One of the other people nearby leaned over. “Oh, the young lady in a red dress? She was escorted through that door into Lord Xasnal's private wing.”
The door had a guard standing in front of it, glaring at everyone. In front of them, a circle of empty space marked out five paces in all directions.
Linsan fought back a whimper. She looked back to Brook and then to peer around the room.
Brook sighed and made a show of rolling her eyes. “I better find her. Excuse me,” she said with a bow. Then she smiled brilliantly to Lord Ruger. “And it was wonderful hearing your stories, my lord.”
“Thank you for listening. Everyone else here just listens impatiently so they can tell their own stories and we all pretend we haven't heard them a thousand times.”
A ripple of polite, but uncomfortable, laughter.
Brook took Linsan's hand and headed straight for the door. “Sorry, I lost track of you.”
Brook hesitated. “What's wrong?”
“I met my mother's former wife.”
“Marin? I thought she died of cancer?”
“No, Junith. Marin had married my dad before they were divorced and then Junith and Marin got married.”
Brook blushed. “I remember that part.”
Linsan smiled uncomfortable. The night was not going the way she expected. She cleared her throat before they reached the door.
“Excuse me,” Brook said with her sweetest voice. “My servant was brought through her and I would like to know—”
“No admittance,” repeated the guard and flexed his thick arms over his chest. There was a finality in his voice.
Brook tugged Linsan away. “Shit, what do we do?”
Linsan looked at him and then back to her. “I-I don't know. I mean, we can't start a fight and I have no clue about the layout. Can we sneak in another entrance?”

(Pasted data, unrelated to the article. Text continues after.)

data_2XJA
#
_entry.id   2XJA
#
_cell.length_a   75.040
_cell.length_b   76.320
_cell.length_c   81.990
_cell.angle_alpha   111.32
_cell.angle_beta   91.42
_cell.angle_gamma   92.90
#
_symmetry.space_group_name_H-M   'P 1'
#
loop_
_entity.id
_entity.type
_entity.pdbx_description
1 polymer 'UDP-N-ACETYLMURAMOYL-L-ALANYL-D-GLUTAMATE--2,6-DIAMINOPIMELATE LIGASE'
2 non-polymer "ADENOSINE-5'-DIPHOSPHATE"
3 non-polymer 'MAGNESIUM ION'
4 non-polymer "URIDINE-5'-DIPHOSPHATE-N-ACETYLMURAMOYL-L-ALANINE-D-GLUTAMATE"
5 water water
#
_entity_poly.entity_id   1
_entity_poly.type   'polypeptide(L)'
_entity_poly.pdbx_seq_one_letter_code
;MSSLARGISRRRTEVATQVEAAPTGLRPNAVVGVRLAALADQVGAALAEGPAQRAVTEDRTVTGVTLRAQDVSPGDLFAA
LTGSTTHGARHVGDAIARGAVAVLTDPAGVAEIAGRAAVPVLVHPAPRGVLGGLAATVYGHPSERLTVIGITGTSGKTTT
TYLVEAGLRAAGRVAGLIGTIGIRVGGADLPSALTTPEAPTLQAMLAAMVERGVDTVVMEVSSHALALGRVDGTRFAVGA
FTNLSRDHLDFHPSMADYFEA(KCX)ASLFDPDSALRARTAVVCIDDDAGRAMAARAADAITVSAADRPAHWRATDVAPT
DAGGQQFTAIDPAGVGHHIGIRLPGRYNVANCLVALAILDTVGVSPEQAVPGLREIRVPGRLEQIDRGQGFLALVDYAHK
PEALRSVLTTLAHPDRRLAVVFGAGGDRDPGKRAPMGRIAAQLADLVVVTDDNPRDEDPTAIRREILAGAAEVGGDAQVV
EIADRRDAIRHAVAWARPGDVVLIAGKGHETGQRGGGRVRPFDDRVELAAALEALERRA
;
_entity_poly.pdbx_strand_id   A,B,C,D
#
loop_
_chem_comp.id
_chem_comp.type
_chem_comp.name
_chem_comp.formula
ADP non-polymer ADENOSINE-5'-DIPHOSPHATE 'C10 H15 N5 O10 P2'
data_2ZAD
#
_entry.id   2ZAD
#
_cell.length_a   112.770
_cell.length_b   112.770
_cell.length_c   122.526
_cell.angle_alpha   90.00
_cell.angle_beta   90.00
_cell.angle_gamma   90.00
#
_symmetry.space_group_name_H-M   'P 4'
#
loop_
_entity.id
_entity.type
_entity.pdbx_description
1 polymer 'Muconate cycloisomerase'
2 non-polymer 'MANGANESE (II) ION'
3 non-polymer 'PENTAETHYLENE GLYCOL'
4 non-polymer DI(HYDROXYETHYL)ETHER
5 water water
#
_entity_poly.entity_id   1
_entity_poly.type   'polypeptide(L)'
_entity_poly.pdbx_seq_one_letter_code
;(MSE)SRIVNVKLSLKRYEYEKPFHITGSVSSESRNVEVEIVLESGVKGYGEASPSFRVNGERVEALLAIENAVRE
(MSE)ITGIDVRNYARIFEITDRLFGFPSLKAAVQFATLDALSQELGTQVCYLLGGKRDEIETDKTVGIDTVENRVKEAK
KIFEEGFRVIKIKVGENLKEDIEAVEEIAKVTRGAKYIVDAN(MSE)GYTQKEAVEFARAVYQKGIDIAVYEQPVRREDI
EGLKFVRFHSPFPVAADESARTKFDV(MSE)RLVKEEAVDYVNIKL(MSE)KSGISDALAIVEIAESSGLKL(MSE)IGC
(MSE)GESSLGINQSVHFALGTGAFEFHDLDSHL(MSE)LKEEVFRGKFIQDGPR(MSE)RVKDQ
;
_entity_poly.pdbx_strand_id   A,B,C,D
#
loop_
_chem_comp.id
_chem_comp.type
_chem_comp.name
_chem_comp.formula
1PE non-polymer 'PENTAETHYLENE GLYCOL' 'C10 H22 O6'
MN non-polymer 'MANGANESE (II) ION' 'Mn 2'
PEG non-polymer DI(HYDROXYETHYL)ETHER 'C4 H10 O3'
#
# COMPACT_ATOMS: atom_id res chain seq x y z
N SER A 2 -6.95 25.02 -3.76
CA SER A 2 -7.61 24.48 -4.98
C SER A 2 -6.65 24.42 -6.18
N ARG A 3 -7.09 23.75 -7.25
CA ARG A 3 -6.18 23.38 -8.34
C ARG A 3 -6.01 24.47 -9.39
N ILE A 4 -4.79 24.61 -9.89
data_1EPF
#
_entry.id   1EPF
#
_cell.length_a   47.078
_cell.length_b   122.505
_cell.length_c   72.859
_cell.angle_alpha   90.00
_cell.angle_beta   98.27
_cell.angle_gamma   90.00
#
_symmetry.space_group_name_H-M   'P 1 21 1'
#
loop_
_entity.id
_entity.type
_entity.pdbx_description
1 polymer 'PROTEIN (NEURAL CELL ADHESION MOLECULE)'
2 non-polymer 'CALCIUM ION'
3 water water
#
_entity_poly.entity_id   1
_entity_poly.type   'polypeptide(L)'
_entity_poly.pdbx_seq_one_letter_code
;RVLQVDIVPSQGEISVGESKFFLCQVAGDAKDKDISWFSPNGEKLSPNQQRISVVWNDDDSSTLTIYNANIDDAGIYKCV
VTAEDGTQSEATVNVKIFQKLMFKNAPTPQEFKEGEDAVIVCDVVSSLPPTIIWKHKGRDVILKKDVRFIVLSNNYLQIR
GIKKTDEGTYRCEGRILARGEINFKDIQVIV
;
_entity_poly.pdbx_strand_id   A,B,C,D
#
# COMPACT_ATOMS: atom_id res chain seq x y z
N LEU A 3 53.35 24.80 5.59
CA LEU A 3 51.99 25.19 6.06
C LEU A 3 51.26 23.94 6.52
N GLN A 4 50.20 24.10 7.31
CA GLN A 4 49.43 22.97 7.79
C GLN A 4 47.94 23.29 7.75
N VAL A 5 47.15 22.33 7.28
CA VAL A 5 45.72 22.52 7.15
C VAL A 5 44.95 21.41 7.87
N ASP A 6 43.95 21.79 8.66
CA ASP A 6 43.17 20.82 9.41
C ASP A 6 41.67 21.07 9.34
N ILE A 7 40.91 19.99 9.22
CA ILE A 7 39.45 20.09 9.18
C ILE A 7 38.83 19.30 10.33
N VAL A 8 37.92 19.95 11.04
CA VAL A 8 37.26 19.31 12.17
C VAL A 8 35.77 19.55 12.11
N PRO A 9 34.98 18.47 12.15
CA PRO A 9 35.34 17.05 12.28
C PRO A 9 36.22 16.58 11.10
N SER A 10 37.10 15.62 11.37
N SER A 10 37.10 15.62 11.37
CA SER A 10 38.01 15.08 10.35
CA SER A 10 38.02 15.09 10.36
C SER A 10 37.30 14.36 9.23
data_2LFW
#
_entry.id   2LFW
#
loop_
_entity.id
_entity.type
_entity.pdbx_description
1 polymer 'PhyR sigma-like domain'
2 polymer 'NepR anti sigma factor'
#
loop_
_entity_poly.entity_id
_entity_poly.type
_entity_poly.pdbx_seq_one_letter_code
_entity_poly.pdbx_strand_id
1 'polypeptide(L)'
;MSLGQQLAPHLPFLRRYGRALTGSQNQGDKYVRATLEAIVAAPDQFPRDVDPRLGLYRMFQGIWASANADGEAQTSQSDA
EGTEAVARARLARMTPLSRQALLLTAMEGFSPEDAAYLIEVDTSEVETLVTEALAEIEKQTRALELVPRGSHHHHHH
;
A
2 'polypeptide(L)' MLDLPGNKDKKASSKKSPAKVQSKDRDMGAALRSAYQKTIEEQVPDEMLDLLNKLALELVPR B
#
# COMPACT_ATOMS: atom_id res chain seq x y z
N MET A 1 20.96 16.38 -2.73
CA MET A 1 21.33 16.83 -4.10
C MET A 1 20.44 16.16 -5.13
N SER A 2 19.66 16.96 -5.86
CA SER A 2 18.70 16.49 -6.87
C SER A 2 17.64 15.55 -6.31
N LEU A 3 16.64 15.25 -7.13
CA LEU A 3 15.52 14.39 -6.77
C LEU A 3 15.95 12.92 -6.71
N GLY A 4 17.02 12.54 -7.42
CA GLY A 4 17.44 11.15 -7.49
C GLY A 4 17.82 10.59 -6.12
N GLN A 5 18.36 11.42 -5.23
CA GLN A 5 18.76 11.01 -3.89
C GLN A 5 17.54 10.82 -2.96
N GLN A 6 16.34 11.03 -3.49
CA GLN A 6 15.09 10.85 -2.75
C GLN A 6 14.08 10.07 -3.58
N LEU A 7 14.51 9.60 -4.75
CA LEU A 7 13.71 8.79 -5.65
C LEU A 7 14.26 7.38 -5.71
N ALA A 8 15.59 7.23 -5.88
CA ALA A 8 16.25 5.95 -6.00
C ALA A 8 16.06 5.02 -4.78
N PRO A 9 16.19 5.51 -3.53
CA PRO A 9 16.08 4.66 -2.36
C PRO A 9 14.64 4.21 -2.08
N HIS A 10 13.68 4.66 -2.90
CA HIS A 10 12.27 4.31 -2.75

Brook worried her lip. She looked torn.
Linsan rested her hand on Brook's arm. “Worried about Miska?”
At the nod, Linsan tried to give a comforting smile. “She'll be okay. This is Miska. She can punch her way through steel.”
“Ladies?” said Lord Rugar from near the door with the guard.
Confused, Linsan looked up to see him gesturing for Brook and herself.
Brook pointed to herself.
Lord Rugar looked at them both. “Now, I'm not entirely sure what is going on, but after so many years on the field, I know the look of two people scheming.”
The guard growled and clenched his arms.
He gave them a hard look. “You are also moving as if the winds were chasing you. So, what is your intent at this party. Are you here to steal the violin?”
“I would never steal Palisis!” Linsan snapped before she realized what she said. With a gasp, she clapped her glove hand over her mouth.
He raised an eyebrow. “Palisis is it? Rather unusual name for a young lady.”
“No, my lord,” Brook started. “Palisis is the name of the violin being sold today. Yes, we have an interest in the instrument but also the men who are selling it. We need to speak to Lord Xasnal or Tasire Dalisan about a most important matter.”
“And that is?” The lord's voice grew more tense.
Linsan glanced around.
Brook shrugged and gazed stonily back. “Something not appropriate to discuss in public.”
They locked stares.
Linsan squirmed but no one else seemed to notice.
Then the lord chuckled. He turned back to the guard. “Come on, let us through.”
“I'll watch over them. If you want, have someone join us but these two ladies have nothing to hide your master's silvers and I think they have a story I want to hear.”
Reluctantly, the guard unlocked the door and held it up.
The lord gestured for Brook and Linsan. He waited until Linsan pasted before coming up behind her a short distance. “After all, the only reason I'm here is to bid on the violin for a friend but I'm curious why a Sterlig has shown up personally for the sale.”
The door closed behind them with a firm snap of the lock.
Linsan inhaled, waiting for the next sentence.
“Call me Calor and tell me a new story.”